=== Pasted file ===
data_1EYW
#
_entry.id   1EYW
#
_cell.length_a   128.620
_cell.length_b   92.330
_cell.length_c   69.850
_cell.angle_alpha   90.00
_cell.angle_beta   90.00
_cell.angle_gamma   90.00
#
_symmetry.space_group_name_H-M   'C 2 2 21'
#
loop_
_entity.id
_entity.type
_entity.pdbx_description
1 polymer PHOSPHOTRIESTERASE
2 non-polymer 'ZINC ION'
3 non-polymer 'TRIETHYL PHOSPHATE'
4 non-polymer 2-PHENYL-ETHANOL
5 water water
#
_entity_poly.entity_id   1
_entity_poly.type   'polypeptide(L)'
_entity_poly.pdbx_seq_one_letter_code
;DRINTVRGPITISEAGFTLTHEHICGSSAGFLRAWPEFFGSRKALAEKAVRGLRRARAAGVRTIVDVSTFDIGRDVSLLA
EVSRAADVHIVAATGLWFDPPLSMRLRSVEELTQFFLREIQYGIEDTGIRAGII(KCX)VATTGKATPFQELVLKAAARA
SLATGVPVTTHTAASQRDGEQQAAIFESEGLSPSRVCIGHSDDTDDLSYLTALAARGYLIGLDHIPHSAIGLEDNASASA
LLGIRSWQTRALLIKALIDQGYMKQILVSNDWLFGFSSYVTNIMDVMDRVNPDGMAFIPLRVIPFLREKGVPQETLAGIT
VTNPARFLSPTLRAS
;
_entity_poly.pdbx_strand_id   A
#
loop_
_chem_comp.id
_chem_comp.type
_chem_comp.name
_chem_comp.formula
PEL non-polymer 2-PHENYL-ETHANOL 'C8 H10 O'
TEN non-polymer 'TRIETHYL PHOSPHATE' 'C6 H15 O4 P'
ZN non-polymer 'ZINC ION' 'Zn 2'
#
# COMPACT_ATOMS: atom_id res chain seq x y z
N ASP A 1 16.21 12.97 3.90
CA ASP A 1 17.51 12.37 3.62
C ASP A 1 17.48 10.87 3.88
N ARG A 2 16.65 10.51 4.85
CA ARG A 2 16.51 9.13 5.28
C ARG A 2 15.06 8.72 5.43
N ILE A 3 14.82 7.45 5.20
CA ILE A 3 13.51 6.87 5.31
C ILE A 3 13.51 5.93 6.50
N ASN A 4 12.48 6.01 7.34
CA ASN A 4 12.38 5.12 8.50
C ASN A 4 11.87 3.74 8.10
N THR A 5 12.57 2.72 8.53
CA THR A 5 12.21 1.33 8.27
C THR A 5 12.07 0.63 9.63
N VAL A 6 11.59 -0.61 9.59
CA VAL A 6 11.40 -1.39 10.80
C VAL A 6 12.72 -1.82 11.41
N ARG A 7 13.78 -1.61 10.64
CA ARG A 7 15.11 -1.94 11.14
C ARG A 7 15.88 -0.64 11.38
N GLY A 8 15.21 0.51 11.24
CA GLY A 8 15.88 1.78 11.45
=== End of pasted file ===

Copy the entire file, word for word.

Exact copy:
data_1EYW
#
_entry.id   1EYW
#
_cell.length_a   128.620
_cell.length_b   92.330
_cell.length_c   69.850
_cell.angle_alpha   90.00
_cell.angle_beta   90.00
_cell.angle_gamma   90.00
#
_symmetry.space_group_name_H-M   'C 2 2 21'
#
loop_
_entity.id
_entity.type
_entity.pdbx_description
1 polymer PHOSPHOTRIESTERASE
2 non-polymer 'ZINC ION'
3 non-polymer 'TRIETHYL PHOSPHATE'
4 non-polymer 2-PHENYL-ETHANOL
5 water water
#
_entity_poly.entity_id   1
_entity_poly.type   'polypeptide(L)'
_entity_poly.pdbx_seq_one_letter_code
;DRINTVRGPITISEAGFTLTHEHICGSSAGFLRAWPEFFGSRKALAEKAVRGLRRARAAGVRTIVDVSTFDIGRDVSLLA
EVSRAADVHIVAATGLWFDPPLSMRLRSVEELTQFFLREIQYGIEDTGIRAGII(KCX)VATTGKATPFQELVLKAAARA
SLATGVPVTTHTAASQRDGEQQAAIFESEGLSPSRVCIGHSDDTDDLSYLTALAARGYLIGLDHIPHSAIGLEDNASASA
LLGIRSWQTRALLIKALIDQGYMKQILVSNDWLFGFSSYVTNIMDVMDRVNPDGMAFIPLRVIPFLREKGVPQETLAGIT
VTNPARFLSPTLRAS
;
_entity_poly.pdbx_strand_id   A
#
loop_
_chem_comp.id
_chem_comp.type
_chem_comp.name
_chem_comp.formula
PEL non-polymer 2-PHENYL-ETHANOL 'C8 H10 O'
TEN non-polymer 'TRIETHYL PHOSPHATE' 'C6 H15 O4 P'
ZN non-polymer 'ZINC ION' 'Zn 2'
#
# COMPACT_ATOMS: atom_id res chain seq x y z
N ASP A 1 16.21 12.97 3.90
CA ASP A 1 17.51 12.37 3.62
C ASP A 1 17.48 10.87 3.88
N ARG A 2 16.65 10.51 4.85
CA ARG A 2 16.51 9.13 5.28
C ARG A 2 15.06 8.72 5.43
N ILE A 3 14.82 7.45 5.20
CA ILE A 3 13.51 6.87 5.31
C ILE A 3 13.51 5.93 6.50
N ASN A 4 12.48 6.01 7.34
CA ASN A 4 12.38 5.12 8.50
C ASN A 4 11.87 3.74 8.10
N THR A 5 12.57 2.72 8.53
CA THR A 5 12.21 1.33 8.27
C THR A 5 12.07 0.63 9.63
N VAL A 6 11.59 -0.61 9.59
CA VAL A 6 11.40 -1.39 10.80
C VAL A 6 12.72 -1.82 11.41
N ARG A 7 13.78 -1.61 10.64
CA ARG A 7 15.11 -1.94 11.14
C ARG A 7 15.88 -0.64 11.38
N GLY A 8 15.21 0.51 11.24
CA GLY A 8 15.88 1.78 11.45